Michigan history

Flickr - U.S. Embassy New Delhi

On Friday, our nation celebrates its 238th birthday. But today, America is also observing the passage of one of the most significant laws ever crafted in its history.  On July 2, 1964, President Lyndon B. Johnson signed the Civil Rights Act of 1964. The law that forbids discrimination on the basis of race, color, religion, sex, or national origin was born in an era of violence and intolerance in America.

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On June 24th, 1950, Northwest Airlines Flight 2501 left New York City for Seattle. The state of the art DC-4 aircraft was to stop in Minneapolis for refueling, before proceeding to the west coast. Monitoring the plane in threatening weather over Lake Michigan, air controllers lost track of the flight. The aircraft was never recovered, nor were any passengers or crew. Further wreckage discovered some days later indicated a total loss.

WKAR/Kevin Lavery

The history of 20th century design in Michigan isn’t just about automobiles. After World War II, Michigan was a hub for architects who broke away from the neo-classical shapes inspired by ancient Greece and Rome. The era of modern architecture lasted about 30 years and produced many structures still seen today.

WKAR/Nicole Strobel

The sound of trains can be commonly heard in Owosso. This weekend, steam whistles will be added to the clickety-clack of steel wheels during the Steam Railroading Institute’s Train Expo 2014.

Fri. June 6 - 9am - 90.5 WKAR | Today's Generation Honors the Greatest Generation. Current State from WKAR presents a special 30-minute audio documentary commemorating the 70th anniversary of D-Day.

Place-making with historic preservation

May 16, 2014
Wikimedia Commons

Historic preservation stakeholders from across the state are convening in Jackson, Michigan this week for the annual Michigan Historic Preservation Network conference. The network works to recognize and conserve Michigan’s architectural culture.

Scott Pohl/WKAR


A new book by Jack Dempsey tells the story of Detroit’s historic Capitol Park. It’s the site of Michigan’s first capitol building, and the state’s first governor is buried there.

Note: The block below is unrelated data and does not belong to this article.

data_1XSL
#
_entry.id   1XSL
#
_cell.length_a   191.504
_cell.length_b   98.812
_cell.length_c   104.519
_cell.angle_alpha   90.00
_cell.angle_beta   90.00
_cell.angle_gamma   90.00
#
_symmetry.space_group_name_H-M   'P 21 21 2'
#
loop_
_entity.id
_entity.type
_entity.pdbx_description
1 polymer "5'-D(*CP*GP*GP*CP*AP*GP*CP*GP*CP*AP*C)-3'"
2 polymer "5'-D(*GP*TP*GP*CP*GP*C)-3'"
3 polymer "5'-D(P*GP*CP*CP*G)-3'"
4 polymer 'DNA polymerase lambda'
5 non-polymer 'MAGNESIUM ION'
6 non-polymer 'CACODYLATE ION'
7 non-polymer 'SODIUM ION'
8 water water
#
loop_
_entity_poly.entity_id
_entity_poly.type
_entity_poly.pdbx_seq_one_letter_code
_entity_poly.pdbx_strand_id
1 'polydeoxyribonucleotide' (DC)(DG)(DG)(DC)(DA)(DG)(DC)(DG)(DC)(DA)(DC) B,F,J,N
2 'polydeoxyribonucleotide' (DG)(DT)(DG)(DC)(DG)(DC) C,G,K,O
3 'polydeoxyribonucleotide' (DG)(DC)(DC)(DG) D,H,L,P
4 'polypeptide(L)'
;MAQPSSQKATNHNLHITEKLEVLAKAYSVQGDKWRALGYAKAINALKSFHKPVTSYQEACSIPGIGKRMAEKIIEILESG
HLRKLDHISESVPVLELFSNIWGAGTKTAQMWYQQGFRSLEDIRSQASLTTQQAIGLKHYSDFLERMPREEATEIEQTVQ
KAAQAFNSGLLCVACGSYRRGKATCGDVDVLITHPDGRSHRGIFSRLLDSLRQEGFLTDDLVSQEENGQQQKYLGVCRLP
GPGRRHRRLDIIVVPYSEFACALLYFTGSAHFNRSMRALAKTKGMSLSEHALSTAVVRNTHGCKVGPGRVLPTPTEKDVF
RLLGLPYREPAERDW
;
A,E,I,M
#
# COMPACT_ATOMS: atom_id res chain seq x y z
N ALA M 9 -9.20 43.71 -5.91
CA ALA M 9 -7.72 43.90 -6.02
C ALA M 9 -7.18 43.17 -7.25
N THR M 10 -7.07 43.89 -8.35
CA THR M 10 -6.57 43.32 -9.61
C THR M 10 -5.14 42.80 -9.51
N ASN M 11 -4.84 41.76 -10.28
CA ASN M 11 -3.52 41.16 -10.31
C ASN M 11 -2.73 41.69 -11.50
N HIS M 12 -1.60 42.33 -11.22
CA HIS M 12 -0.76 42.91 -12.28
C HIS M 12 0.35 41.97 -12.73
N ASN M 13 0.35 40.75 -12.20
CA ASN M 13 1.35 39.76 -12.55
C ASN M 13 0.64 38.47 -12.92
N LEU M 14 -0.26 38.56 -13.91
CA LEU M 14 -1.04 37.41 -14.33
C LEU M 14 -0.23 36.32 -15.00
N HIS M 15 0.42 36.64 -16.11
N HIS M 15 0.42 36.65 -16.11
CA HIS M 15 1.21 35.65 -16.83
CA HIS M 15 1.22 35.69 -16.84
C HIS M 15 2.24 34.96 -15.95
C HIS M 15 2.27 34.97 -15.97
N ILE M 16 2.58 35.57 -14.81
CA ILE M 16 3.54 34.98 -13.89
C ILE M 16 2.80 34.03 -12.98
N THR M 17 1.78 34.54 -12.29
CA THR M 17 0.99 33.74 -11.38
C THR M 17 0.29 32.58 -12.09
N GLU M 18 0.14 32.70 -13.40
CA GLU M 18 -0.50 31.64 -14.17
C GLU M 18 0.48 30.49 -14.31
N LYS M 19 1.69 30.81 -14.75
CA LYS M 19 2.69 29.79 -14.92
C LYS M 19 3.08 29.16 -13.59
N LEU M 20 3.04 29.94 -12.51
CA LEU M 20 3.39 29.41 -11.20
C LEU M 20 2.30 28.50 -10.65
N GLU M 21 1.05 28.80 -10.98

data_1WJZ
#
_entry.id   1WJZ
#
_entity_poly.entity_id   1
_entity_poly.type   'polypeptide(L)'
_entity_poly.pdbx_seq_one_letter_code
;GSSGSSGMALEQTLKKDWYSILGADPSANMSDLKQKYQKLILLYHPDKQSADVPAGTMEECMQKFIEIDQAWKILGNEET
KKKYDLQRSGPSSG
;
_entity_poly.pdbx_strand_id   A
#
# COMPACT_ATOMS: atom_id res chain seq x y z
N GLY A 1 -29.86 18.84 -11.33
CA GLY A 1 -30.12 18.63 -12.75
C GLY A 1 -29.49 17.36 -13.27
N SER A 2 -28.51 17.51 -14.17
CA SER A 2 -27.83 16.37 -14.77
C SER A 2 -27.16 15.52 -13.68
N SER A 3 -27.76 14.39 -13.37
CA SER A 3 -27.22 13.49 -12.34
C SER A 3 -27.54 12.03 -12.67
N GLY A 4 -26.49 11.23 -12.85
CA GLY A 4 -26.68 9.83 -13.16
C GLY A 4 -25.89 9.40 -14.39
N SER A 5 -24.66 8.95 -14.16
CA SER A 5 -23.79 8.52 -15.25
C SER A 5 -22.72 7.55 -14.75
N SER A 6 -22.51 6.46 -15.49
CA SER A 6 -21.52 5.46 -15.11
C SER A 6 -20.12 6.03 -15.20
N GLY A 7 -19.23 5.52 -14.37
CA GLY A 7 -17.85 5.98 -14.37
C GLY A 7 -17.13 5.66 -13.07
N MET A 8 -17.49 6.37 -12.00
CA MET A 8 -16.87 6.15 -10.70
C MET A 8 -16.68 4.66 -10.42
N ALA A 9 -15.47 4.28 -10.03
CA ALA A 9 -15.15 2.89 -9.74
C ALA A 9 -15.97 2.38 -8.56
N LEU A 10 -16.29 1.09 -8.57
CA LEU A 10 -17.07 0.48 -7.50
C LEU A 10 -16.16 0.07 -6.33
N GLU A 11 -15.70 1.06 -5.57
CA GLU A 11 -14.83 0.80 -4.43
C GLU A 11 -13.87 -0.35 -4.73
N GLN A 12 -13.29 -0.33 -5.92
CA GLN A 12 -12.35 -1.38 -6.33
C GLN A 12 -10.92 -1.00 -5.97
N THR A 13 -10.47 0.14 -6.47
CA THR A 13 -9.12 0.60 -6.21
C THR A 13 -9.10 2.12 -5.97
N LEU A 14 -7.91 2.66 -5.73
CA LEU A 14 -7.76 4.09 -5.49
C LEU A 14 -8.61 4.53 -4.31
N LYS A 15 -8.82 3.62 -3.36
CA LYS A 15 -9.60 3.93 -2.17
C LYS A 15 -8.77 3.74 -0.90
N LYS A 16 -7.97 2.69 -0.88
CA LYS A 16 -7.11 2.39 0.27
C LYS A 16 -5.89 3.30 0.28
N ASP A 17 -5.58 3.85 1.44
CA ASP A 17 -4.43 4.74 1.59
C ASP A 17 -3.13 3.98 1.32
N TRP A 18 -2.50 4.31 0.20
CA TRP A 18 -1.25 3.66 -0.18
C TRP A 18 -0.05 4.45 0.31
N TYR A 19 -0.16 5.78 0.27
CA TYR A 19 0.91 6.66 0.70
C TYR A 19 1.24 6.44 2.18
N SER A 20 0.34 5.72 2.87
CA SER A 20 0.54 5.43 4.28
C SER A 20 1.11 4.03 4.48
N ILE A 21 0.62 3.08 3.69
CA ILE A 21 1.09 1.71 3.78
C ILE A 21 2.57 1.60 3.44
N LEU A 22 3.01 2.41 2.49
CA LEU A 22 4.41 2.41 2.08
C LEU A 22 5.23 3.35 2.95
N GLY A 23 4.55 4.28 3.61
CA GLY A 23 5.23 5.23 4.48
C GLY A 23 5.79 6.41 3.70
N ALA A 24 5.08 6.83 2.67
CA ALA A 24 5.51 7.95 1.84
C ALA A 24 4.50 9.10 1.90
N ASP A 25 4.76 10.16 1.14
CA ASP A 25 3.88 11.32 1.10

New book chronicles Lansing's First Family

Apr 24, 2014
Flickr - Greater Lansing Convention & Visitor's Bureau

Take a drive through Lansing Township north of the Capitol, and you’re likely to pass by a stately Classical Revival-style mansion.  Beginning in 1855, the  Turner-Dodge House on North Street was home to several generations of one of  Lansing’s most prominent families.  Today, it’s an interpretive center with its own spot on the National Register of Historic Places.

Wikimedia Commons

March is Women’s History Month, and Current State’s Scott Pohl talks with the author of a new book about one Michigan woman's role in America’s suffrage movement. 

Anna Howard Shaw was born in England in 1847. Her family moved to America and she grew up in Michigan. After an isolated farm upbringing, Shaw enrolled at Albion College, which became a springboard to a life as a minister and medical school studies in Boston, and ultimately to work in the reform movements of that era.

Ex-German POW to share story at Statehood Day event

Jan 24, 2014
Joe Linstroth/WKAR

On January 26th, 1837, Michigan was admitted as the 26th state to the Union. The Michigan Historical Museum is celebrating our state’s 177th birthday with its annual Michigan Statehood Day planned for tomorrow. The celebration is also centered around the 70th anniversary of D-Day.

Grand Ledge church looks to solve time capsule mystery

Dec 11, 2013
Joe Linstroth/WKAR

Earlier this year, as part of its centennial celebration, members of the Trinity Episcopal Church in Grand Ledge removed a time capsule that had been placed in the cornerstone all the way back in 1912.

www.carlbradley.org

The sinking of the SS Carl D. Bradley claimed the lives of 33 crewmembers on Lake Michigan. The Bradley wreck doesn’t get talked about as much as the Edmund Fitzgerald does, but it is a story worth remembering.

Flickr - bettybarcode

Tonight, the Michigan Women’s Hall of Fame in Lansing will induct six new nominees to its ranks.  Two are high-profile women from Lansing.

Scott Pohl/WKAR

At the Michigan Historical Museum in Lansing, a new exhibit called “Lake Effects” examines the state’s weather history, including the state’s worst natural disasters.

Biography explores Gerald Ford's early years

Sep 30, 2013
Flickr-kwatson0013

Gerald Ford was the only President who came from Michigan. Biographer Rick Boorem focuses on a time of President Ford’s life far removed from the pressures of the Presidency.  His book is called ‘Young Jerry Ford, Athlete and Citizen.’

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